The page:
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Airplane Pilot Career Paths

Find your path to a rewarding career.

Want a career as a professional pilot flying for international airlines, global corporations, or worldwide freight carriers? Competition for pilot career paths is high, and we know how to navigate the steps to get you there.

With the right training and guidance, you can start preparing to turn your dream into a successful career.

Download our Airline Pilot Career Planning Guide.

Industry Partners

HAA has established relationships with leading operators, both nationally and locally, to help open doors and provide pilot job placement for our program graduates. These pathways allow dedicated students to take the next step in their careers.

We partner with top airlines to encourage our students to pursue exciting career paths in the commercial pilot industry. These career opportunities feature training that aligns specifically with the airline’s pilot recruitment efforts.

Alaska Airlines Ascend Pilot Academy

We have formed an exclusive partnership with Alaska Airlines and Horizon Air to deliver an industry-leading career path under the title of the Ascend Pilot Academy (APA) program.

This new program provides a more financially accessible path to becoming a commercial pilot: among other incentives, enrolled cadet pilots will be eligible for low-interest financial aid and a stipend up to $27,000 upon signing on to work for Horizon Air and eventually Alaska Airlines. HAA will also contribute the cost of the Certified Flight Instructor Instrument (CFII) rating to eligible cadets.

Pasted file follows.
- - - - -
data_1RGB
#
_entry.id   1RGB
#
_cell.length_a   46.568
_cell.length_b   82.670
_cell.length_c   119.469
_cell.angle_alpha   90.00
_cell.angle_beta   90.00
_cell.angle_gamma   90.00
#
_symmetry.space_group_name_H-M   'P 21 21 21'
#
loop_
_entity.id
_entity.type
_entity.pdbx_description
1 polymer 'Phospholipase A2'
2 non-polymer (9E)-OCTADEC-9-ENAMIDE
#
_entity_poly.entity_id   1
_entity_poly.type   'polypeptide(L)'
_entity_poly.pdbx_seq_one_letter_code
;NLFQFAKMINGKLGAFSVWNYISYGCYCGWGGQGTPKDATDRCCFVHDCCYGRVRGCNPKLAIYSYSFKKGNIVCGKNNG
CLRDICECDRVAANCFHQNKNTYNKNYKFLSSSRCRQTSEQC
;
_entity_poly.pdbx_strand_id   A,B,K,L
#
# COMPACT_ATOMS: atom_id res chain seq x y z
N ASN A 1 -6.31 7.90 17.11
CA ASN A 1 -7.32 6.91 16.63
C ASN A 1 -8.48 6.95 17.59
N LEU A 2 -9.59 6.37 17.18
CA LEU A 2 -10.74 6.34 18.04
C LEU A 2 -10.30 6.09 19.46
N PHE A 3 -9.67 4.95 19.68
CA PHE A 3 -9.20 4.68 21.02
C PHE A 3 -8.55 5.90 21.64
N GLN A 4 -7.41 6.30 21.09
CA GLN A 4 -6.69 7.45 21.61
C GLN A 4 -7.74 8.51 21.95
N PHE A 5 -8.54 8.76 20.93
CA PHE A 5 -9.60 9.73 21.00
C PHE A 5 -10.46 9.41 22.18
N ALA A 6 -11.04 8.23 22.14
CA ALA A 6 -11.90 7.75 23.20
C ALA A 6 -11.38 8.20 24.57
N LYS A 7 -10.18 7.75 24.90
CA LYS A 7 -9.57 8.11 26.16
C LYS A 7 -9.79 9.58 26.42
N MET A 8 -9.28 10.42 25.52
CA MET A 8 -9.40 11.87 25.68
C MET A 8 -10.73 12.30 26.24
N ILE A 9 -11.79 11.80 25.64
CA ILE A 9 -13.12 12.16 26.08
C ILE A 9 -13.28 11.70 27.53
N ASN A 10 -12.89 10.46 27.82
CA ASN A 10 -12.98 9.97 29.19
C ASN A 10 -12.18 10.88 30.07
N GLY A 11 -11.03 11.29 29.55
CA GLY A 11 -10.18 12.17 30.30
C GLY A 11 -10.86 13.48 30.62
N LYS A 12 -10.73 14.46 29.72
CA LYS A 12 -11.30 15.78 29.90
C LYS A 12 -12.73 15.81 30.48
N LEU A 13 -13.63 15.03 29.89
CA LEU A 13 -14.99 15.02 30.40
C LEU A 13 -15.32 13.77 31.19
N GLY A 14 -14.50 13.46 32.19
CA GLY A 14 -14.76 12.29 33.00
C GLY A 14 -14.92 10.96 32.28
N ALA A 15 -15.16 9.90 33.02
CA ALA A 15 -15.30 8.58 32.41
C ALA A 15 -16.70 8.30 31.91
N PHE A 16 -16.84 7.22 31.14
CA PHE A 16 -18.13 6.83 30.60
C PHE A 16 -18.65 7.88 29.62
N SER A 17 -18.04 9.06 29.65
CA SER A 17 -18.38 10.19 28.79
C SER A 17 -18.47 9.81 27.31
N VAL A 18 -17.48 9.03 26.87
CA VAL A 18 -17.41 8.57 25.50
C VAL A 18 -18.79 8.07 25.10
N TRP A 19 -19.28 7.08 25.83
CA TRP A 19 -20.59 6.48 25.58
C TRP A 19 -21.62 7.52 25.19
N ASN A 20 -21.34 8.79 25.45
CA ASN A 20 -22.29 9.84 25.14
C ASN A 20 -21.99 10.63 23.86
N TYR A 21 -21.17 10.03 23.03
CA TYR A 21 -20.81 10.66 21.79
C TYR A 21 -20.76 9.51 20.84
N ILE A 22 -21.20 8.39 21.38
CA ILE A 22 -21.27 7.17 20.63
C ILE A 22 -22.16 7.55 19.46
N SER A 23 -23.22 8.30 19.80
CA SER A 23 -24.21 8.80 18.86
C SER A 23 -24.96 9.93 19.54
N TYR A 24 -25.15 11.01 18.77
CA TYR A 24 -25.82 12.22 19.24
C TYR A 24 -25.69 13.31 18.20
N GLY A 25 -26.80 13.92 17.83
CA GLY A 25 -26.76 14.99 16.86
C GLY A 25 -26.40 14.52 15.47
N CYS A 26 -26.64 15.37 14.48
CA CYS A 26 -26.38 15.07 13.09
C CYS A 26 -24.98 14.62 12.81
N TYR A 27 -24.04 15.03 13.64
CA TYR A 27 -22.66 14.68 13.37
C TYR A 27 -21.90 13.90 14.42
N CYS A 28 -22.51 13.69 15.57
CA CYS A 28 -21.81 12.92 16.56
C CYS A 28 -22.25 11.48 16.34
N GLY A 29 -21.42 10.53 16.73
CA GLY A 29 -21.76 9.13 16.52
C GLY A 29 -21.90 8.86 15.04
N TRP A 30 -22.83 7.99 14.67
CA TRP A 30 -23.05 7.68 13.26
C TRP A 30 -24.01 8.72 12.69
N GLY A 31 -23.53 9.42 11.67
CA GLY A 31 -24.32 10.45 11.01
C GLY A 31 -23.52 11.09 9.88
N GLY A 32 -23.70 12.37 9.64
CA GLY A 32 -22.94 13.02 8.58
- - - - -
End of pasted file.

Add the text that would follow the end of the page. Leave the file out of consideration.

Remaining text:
Prospective students interested in joining the program should begin the process with Alaska Airlines by visiting the program overview page on Alaska’s career site and completing the application form.

Horizon Air Pilot Development Program

Horizon Air and Hillsboro Aero Academy have designed a program to provide students with an opportunity to fly as a first officer/ pilot with Horizon Air, following completion of the minimum requirements at HAA. If selected for the Horizon Air Pilot Development Program, the student may receive training funds to aid them in obtaining new ratings to build time as a flight instructor.

Airplane Pilot Career Paths

You’ll start your career by getting the ratings and certificates you need to fly professionally. After you finish flight training, you’ll have somewhere around 250 hours of flight time as an airplane pilot.

But you’ll need anywhere from 750 to 1250 more hours to move on to your next step—working at a regional airline or entry-level job in another pilot career path like corporate charter or cargo.

So how do you even start pursuing your pilot career goals? At Hillsboro Aero Academy, your first professional airplane pilot job is closer than you think.

There are always exceptions, but a surefire way to advance your career is to become a flight instructor. You’ll sharpen your skills through the act of teaching students and build your flight hours while you get paid.

We do hire many of our qualified graduates as flight instructors, and you’ll find the best way to make the next move in your career—whether you’re aiming to be an airline pilot, corporate pilot or freight pilot.

You’ll typically spend a year or two as an instructor before you move on to the next step.

This career path offers more routine schedules that are known in advance, the chance to work with a team, and the opportunity to fly international routes. It can start off with lower entry pay, but it leads to stronger benefits in the long run.

Like any goal, there’s a tactical way to approach your airline pilot career. First, you’ll start off flying for regional airlines like SkyWest, Horizon Air, and ExpressJet.